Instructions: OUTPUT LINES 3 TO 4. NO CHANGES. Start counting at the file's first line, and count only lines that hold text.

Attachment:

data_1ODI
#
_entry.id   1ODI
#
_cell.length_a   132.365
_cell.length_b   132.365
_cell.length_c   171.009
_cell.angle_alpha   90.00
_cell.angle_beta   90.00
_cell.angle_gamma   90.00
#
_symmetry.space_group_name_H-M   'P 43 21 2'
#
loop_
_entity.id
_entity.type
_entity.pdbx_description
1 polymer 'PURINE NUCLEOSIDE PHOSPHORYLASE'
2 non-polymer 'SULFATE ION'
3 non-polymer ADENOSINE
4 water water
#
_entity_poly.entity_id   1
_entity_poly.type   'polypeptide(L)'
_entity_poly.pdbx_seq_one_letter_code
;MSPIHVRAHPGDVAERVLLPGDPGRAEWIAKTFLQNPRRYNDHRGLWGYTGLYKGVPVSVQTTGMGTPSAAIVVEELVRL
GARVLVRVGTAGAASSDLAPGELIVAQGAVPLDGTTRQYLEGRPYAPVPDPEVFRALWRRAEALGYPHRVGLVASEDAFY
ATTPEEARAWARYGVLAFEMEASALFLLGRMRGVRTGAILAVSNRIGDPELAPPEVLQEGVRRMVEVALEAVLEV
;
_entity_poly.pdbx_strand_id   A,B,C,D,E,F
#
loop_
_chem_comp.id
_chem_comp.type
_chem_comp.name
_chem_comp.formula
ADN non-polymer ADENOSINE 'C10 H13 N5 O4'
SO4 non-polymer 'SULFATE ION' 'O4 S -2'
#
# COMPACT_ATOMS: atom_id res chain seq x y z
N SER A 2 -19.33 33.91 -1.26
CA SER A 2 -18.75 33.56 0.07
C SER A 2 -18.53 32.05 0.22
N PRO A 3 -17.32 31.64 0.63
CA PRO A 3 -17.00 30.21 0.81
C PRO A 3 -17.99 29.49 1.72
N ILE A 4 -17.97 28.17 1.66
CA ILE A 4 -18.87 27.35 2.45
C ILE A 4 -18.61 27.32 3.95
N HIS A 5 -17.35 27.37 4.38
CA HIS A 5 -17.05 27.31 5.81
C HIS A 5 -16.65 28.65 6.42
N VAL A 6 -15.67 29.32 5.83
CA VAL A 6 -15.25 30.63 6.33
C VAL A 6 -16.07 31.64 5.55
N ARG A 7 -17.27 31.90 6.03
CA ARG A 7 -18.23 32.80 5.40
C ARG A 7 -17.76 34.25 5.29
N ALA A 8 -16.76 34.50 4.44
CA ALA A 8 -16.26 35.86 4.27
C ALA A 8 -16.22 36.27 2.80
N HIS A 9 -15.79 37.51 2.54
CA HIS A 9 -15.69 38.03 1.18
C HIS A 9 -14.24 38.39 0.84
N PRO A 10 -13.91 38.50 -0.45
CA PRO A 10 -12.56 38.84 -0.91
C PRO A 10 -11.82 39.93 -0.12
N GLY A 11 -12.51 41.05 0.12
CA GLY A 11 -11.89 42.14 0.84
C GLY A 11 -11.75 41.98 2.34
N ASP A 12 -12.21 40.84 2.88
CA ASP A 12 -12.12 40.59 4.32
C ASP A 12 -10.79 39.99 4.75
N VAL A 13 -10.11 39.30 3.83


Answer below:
_entry.id   1ODI
#